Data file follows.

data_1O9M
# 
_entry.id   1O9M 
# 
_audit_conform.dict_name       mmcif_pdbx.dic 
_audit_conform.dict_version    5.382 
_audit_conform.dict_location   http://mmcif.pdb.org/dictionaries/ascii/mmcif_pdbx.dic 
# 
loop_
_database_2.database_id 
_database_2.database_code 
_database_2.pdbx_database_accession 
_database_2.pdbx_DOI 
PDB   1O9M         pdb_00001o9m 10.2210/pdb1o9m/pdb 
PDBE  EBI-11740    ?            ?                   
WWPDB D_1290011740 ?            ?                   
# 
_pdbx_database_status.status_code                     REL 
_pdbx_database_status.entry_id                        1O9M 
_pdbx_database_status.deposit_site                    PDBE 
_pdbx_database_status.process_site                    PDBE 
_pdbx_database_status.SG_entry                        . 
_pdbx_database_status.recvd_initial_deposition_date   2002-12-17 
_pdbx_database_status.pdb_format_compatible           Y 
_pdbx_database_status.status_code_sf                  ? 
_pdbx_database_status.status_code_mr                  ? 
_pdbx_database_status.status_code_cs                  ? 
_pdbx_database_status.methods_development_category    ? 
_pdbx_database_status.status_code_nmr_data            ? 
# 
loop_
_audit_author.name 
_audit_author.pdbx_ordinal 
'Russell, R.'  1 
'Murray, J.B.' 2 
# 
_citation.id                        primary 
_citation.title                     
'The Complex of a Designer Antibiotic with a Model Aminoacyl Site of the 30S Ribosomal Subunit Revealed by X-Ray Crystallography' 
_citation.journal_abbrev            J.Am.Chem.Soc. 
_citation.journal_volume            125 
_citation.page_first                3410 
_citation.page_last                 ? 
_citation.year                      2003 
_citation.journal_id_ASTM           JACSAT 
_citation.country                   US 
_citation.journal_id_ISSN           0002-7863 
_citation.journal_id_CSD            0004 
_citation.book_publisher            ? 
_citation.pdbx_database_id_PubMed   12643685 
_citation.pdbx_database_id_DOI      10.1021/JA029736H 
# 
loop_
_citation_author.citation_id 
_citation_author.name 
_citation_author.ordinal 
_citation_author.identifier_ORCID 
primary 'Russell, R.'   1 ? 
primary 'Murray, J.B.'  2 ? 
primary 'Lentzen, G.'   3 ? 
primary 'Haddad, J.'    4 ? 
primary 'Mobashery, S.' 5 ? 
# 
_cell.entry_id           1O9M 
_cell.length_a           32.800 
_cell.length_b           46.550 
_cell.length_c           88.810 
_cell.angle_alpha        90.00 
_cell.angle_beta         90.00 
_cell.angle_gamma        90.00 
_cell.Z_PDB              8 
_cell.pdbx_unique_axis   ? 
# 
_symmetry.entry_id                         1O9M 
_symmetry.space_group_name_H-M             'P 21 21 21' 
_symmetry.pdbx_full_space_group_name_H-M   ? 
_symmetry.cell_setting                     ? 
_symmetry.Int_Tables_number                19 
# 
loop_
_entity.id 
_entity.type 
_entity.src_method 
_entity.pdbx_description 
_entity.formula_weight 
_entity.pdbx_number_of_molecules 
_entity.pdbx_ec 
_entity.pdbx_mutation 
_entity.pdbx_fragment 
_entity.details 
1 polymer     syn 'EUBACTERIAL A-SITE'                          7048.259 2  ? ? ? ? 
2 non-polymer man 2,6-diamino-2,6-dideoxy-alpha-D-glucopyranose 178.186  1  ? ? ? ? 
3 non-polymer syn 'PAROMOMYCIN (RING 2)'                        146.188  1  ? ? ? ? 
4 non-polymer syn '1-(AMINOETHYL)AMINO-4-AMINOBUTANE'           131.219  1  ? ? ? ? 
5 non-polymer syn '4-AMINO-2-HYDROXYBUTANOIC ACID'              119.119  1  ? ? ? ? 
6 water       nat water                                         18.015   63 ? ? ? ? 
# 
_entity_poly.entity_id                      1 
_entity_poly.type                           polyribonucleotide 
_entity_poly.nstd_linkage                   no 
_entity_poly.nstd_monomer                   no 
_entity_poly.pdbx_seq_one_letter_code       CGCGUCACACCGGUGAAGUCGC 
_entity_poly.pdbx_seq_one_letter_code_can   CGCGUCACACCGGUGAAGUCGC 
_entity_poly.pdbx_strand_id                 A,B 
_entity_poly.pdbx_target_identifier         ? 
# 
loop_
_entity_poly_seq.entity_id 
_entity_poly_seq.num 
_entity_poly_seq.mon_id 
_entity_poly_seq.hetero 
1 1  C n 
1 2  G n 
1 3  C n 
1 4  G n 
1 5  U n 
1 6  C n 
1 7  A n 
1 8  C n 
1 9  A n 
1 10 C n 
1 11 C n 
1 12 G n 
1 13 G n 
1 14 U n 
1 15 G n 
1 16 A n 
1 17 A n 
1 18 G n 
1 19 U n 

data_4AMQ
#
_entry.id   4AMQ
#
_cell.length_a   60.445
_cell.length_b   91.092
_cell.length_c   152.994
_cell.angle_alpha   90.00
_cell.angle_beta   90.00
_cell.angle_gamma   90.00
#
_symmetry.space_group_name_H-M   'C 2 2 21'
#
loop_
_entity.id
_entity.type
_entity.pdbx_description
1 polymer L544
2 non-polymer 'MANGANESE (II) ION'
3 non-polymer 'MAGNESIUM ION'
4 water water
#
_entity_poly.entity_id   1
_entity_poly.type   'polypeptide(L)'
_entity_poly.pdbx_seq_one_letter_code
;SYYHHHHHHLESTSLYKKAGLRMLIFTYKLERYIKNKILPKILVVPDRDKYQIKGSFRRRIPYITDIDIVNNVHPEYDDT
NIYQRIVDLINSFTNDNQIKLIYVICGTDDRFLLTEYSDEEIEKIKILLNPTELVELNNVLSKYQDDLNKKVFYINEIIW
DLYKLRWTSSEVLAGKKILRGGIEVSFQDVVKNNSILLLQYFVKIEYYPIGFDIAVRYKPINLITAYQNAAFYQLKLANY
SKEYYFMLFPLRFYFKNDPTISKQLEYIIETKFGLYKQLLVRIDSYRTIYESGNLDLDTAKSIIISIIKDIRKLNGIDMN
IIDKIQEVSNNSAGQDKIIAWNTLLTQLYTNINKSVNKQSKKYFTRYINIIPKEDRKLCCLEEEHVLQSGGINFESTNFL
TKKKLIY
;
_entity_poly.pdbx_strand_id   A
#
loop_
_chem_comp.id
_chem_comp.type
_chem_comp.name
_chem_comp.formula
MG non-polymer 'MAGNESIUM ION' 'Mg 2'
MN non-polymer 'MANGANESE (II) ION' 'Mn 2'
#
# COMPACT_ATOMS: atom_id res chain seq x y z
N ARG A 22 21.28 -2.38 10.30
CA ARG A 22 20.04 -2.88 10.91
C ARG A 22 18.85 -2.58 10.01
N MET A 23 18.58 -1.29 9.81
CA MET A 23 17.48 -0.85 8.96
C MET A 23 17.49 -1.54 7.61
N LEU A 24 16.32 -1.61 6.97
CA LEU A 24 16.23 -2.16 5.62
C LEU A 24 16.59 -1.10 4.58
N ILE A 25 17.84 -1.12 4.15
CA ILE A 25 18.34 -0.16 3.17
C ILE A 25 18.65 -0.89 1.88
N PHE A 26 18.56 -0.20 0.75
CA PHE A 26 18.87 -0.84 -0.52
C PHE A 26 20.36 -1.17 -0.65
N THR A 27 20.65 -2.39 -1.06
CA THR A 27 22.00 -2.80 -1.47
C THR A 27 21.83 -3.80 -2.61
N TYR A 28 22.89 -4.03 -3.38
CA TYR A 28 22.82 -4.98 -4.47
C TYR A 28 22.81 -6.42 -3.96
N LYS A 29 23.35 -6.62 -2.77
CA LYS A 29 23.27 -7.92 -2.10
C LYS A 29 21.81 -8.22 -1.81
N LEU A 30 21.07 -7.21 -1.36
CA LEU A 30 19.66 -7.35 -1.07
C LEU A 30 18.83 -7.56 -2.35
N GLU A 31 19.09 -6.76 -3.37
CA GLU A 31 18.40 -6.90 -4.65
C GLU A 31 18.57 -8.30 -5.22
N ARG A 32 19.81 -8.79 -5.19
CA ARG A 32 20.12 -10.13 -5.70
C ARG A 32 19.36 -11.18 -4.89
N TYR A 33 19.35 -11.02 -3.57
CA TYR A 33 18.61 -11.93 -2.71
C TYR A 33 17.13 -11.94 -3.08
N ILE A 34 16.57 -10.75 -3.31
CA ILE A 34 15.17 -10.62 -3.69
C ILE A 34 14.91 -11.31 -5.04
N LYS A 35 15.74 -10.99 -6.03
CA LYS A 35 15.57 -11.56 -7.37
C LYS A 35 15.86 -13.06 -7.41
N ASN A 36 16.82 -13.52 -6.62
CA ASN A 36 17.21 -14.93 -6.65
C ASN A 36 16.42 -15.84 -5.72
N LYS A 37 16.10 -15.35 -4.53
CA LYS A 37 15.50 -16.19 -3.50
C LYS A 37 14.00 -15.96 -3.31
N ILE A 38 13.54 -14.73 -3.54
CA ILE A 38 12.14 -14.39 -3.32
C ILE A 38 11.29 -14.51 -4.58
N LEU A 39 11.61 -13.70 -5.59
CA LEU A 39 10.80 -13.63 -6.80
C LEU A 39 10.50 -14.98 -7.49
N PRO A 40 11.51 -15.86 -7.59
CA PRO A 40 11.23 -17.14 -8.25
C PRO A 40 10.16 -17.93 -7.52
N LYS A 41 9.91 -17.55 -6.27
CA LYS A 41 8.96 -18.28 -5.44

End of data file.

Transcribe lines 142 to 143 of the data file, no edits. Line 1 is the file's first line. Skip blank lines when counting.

_symmetry.space_group_name_H-M   'C 2 2 21'
#